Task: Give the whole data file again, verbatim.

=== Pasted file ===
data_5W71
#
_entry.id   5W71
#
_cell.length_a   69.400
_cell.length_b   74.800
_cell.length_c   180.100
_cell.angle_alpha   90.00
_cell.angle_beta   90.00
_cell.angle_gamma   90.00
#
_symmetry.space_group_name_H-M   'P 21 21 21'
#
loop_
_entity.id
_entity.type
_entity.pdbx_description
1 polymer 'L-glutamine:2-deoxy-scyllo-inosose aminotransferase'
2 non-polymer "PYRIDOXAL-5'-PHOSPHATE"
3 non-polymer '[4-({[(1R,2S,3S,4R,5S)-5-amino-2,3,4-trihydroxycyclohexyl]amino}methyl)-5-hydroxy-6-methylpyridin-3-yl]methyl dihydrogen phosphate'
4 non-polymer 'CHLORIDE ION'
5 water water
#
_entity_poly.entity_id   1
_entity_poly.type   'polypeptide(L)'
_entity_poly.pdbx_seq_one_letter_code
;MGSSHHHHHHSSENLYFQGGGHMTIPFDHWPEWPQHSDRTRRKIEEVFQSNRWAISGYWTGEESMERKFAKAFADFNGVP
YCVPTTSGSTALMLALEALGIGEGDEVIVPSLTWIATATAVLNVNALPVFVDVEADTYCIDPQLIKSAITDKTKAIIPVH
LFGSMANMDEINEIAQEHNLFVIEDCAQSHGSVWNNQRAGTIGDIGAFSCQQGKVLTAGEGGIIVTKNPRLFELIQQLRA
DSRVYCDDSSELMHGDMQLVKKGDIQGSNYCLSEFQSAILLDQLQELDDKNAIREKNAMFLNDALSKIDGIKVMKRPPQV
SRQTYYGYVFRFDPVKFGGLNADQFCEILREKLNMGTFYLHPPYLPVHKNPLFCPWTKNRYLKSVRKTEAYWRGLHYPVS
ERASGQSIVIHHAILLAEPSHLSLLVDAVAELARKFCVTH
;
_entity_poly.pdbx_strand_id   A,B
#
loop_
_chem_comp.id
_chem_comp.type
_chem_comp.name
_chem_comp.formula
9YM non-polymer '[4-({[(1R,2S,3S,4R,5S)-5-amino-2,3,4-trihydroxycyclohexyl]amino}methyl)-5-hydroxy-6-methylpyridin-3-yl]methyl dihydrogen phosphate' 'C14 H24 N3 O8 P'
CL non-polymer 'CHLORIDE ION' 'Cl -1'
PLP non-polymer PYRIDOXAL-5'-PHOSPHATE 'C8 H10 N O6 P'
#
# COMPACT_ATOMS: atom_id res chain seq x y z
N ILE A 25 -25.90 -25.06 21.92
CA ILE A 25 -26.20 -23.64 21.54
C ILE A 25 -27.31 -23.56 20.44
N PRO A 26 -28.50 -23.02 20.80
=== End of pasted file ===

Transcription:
data_5W71
#
_entry.id   5W71
#
_cell.length_a   69.400
_cell.length_b   74.800
_cell.length_c   180.100
_cell.angle_alpha   90.00
_cell.angle_beta   90.00
_cell.angle_gamma   90.00
#
_symmetry.space_group_name_H-M   'P 21 21 21'
#
loop_
_entity.id
_entity.type
_entity.pdbx_description
1 polymer 'L-glutamine:2-deoxy-scyllo-inosose aminotransferase'
2 non-polymer "PYRIDOXAL-5'-PHOSPHATE"
3 non-polymer '[4-({[(1R,2S,3S,4R,5S)-5-amino-2,3,4-trihydroxycyclohexyl]amino}methyl)-5-hydroxy-6-methylpyridin-3-yl]methyl dihydrogen phosphate'
4 non-polymer 'CHLORIDE ION'
5 water water
#
_entity_poly.entity_id   1
_entity_poly.type   'polypeptide(L)'
_entity_poly.pdbx_seq_one_letter_code
;MGSSHHHHHHSSENLYFQGGGHMTIPFDHWPEWPQHSDRTRRKIEEVFQSNRWAISGYWTGEESMERKFAKAFADFNGVP
YCVPTTSGSTALMLALEALGIGEGDEVIVPSLTWIATATAVLNVNALPVFVDVEADTYCIDPQLIKSAITDKTKAIIPVH
LFGSMANMDEINEIAQEHNLFVIEDCAQSHGSVWNNQRAGTIGDIGAFSCQQGKVLTAGEGGIIVTKNPRLFELIQQLRA
DSRVYCDDSSELMHGDMQLVKKGDIQGSNYCLSEFQSAILLDQLQELDDKNAIREKNAMFLNDALSKIDGIKVMKRPPQV
SRQTYYGYVFRFDPVKFGGLNADQFCEILREKLNMGTFYLHPPYLPVHKNPLFCPWTKNRYLKSVRKTEAYWRGLHYPVS
ERASGQSIVIHHAILLAEPSHLSLLVDAVAELARKFCVTH
;
_entity_poly.pdbx_strand_id   A,B
#
loop_
_chem_comp.id
_chem_comp.type
_chem_comp.name
_chem_comp.formula
9YM non-polymer '[4-({[(1R,2S,3S,4R,5S)-5-amino-2,3,4-trihydroxycyclohexyl]amino}methyl)-5-hydroxy-6-methylpyridin-3-yl]methyl dihydrogen phosphate' 'C14 H24 N3 O8 P'
CL non-polymer 'CHLORIDE ION' 'Cl -1'
PLP non-polymer PYRIDOXAL-5'-PHOSPHATE 'C8 H10 N O6 P'
#
# COMPACT_ATOMS: atom_id res chain seq x y z
N ILE A 25 -25.90 -25.06 21.92
CA ILE A 25 -26.20 -23.64 21.54
C ILE A 25 -27.31 -23.56 20.44
N PRO A 26 -28.50 -23.02 20.80